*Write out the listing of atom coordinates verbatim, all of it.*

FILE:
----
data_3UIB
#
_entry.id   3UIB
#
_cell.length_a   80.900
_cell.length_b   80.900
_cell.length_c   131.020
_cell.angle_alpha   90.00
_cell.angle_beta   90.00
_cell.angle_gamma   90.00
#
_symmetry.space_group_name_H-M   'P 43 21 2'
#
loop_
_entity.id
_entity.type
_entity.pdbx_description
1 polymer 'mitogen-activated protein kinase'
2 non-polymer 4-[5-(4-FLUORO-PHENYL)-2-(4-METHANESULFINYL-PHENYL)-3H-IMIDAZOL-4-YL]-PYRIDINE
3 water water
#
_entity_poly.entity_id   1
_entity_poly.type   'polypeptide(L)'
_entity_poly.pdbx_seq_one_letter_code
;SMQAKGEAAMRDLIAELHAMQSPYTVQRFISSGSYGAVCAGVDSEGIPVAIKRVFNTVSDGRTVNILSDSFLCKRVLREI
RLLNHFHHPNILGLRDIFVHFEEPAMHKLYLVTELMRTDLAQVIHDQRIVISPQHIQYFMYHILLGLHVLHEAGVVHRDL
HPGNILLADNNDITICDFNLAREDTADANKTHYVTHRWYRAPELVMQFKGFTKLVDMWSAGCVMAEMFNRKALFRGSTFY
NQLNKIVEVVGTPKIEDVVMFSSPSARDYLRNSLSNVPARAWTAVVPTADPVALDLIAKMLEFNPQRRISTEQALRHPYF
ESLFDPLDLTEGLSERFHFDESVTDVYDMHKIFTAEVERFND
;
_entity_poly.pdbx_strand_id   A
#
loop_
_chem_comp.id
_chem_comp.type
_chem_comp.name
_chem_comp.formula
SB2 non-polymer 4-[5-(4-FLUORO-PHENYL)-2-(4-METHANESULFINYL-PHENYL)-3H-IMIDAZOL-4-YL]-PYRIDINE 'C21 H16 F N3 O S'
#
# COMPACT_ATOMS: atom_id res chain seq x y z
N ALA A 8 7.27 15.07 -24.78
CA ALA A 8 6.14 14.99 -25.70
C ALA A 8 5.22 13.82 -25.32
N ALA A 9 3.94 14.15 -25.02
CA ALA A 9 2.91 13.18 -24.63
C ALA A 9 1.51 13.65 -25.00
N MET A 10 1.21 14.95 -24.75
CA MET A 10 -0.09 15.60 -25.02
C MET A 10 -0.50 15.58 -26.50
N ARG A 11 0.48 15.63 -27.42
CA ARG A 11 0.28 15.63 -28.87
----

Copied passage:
data_3UIB
#
_entry.id   3UIB
#
_cell.length_a   80.900
_cell.length_b   80.900
_cell.length_c   131.020
_cell.angle_alpha   90.00
_cell.angle_beta   90.00
_cell.angle_gamma   90.00
#
_symmetry.space_group_name_H-M   'P 43 21 2'
#
loop_
_entity.id
_entity.type
_entity.pdbx_description
1 polymer 'mitogen-activated protein kinase'
2 non-polymer 4-[5-(4-FLUORO-PHENYL)-2-(4-METHANESULFINYL-PHENYL)-3H-IMIDAZOL-4-YL]-PYRIDINE
3 water water
#
_entity_poly.entity_id   1
_entity_poly.type   'polypeptide(L)'
_entity_poly.pdbx_seq_one_letter_code
;SMQAKGEAAMRDLIAELHAMQSPYTVQRFISSGSYGAVCAGVDSEGIPVAIKRVFNTVSDGRTVNILSDSFLCKRVLREI
RLLNHFHHPNILGLRDIFVHFEEPAMHKLYLVTELMRTDLAQVIHDQRIVISPQHIQYFMYHILLGLHVLHEAGVVHRDL
HPGNILLADNNDITICDFNLAREDTADANKTHYVTHRWYRAPELVMQFKGFTKLVDMWSAGCVMAEMFNRKALFRGSTFY
NQLNKIVEVVGTPKIEDVVMFSSPSARDYLRNSLSNVPARAWTAVVPTADPVALDLIAKMLEFNPQRRISTEQALRHPYF
ESLFDPLDLTEGLSERFHFDESVTDVYDMHKIFTAEVERFND
;
_entity_poly.pdbx_strand_id   A
#
loop_
_chem_comp.id
_chem_comp.type
_chem_comp.name
_chem_comp.formula
SB2 non-polymer 4-[5-(4-FLUORO-PHENYL)-2-(4-METHANESULFINYL-PHENYL)-3H-IMIDAZOL-4-YL]-PYRIDINE 'C21 H16 F N3 O S'
#
# COMPACT_ATOMS: atom_id res chain seq x y z
N ALA A 8 7.27 15.07 -24.78
CA ALA A 8 6.14 14.99 -25.70
C ALA A 8 5.22 13.82 -25.32
N ALA A 9 3.94 14.15 -25.02
CA ALA A 9 2.91 13.18 -24.63
C ALA A 9 1.51 13.65 -25.00
N MET A 10 1.21 14.95 -24.75
CA MET A 10 -0.09 15.60 -25.02
C MET A 10 -0.50 15.58 -26.50
N ARG A 11 0.48 15.63 -27.42
CA ARG A 11 0.28 15.63 -28.87